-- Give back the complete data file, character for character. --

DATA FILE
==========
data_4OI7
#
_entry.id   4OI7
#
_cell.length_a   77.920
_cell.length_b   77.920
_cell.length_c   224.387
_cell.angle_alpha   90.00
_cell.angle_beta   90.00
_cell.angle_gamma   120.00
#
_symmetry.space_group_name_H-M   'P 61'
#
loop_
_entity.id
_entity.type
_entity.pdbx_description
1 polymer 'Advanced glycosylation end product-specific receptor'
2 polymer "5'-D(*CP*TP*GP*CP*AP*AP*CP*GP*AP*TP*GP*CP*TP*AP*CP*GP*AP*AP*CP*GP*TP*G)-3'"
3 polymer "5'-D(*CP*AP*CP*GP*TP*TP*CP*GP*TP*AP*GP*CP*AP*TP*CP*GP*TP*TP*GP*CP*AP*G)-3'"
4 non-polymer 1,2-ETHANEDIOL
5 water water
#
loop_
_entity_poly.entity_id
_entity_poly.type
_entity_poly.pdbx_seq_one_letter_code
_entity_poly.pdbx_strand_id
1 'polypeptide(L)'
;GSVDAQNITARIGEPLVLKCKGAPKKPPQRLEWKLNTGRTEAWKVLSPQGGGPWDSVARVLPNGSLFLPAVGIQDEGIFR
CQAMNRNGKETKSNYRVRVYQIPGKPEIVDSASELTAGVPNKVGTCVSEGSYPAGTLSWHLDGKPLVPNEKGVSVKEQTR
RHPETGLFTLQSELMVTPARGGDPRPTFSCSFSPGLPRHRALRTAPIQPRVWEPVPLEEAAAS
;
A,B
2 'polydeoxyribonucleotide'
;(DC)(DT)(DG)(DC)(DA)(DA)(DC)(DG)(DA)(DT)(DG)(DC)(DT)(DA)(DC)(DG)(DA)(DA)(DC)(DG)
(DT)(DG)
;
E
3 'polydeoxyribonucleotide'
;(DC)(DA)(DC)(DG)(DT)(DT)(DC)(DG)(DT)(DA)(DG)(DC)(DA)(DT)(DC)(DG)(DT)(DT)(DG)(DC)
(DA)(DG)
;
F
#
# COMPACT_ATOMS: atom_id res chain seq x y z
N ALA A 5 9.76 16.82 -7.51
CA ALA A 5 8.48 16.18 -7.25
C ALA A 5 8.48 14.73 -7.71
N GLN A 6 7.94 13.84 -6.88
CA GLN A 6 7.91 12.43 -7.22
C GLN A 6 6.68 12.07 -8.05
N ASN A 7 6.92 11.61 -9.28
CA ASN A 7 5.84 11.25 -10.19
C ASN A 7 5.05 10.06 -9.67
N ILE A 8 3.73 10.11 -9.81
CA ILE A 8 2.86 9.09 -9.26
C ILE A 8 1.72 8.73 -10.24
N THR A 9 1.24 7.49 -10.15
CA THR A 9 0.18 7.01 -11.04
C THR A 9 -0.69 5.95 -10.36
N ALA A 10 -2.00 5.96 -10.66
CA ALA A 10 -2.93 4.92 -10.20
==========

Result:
data_4OI7
#
_entry.id   4OI7
#
_cell.length_a   77.920
_cell.length_b   77.920
_cell.length_c   224.387
_cell.angle_alpha   90.00
_cell.angle_beta   90.00
_cell.angle_gamma   120.00
#
_symmetry.space_group_name_H-M   'P 61'
#
loop_
_entity.id
_entity.type
_entity.pdbx_description
1 polymer 'Advanced glycosylation end product-specific receptor'
2 polymer "5'-D(*CP*TP*GP*CP*AP*AP*CP*GP*AP*TP*GP*CP*TP*AP*CP*GP*AP*AP*CP*GP*TP*G)-3'"
3 polymer "5'-D(*CP*AP*CP*GP*TP*TP*CP*GP*TP*AP*GP*CP*AP*TP*CP*GP*TP*TP*GP*CP*AP*G)-3'"
4 non-polymer 1,2-ETHANEDIOL
5 water water
#
loop_
_entity_poly.entity_id
_entity_poly.type
_entity_poly.pdbx_seq_one_letter_code
_entity_poly.pdbx_strand_id
1 'polypeptide(L)'
;GSVDAQNITARIGEPLVLKCKGAPKKPPQRLEWKLNTGRTEAWKVLSPQGGGPWDSVARVLPNGSLFLPAVGIQDEGIFR
CQAMNRNGKETKSNYRVRVYQIPGKPEIVDSASELTAGVPNKVGTCVSEGSYPAGTLSWHLDGKPLVPNEKGVSVKEQTR
RHPETGLFTLQSELMVTPARGGDPRPTFSCSFSPGLPRHRALRTAPIQPRVWEPVPLEEAAAS
;
A,B
2 'polydeoxyribonucleotide'
;(DC)(DT)(DG)(DC)(DA)(DA)(DC)(DG)(DA)(DT)(DG)(DC)(DT)(DA)(DC)(DG)(DA)(DA)(DC)(DG)
(DT)(DG)
;
E
3 'polydeoxyribonucleotide'
;(DC)(DA)(DC)(DG)(DT)(DT)(DC)(DG)(DT)(DA)(DG)(DC)(DA)(DT)(DC)(DG)(DT)(DT)(DG)(DC)
(DA)(DG)
;
F
#
# COMPACT_ATOMS: atom_id res chain seq x y z
N ALA A 5 9.76 16.82 -7.51
CA ALA A 5 8.48 16.18 -7.25
C ALA A 5 8.48 14.73 -7.71
N GLN A 6 7.94 13.84 -6.88
CA GLN A 6 7.91 12.43 -7.22
C GLN A 6 6.68 12.07 -8.05
N ASN A 7 6.92 11.61 -9.28
CA ASN A 7 5.84 11.25 -10.19
C ASN A 7 5.05 10.06 -9.67
N ILE A 8 3.73 10.11 -9.81
CA ILE A 8 2.86 9.09 -9.26
C ILE A 8 1.72 8.73 -10.24
N THR A 9 1.24 7.49 -10.15
CA THR A 9 0.18 7.01 -11.04
C THR A 9 -0.69 5.95 -10.36
N ALA A 10 -2.00 5.96 -10.66
CA ALA A 10 -2.93 4.92 -10.20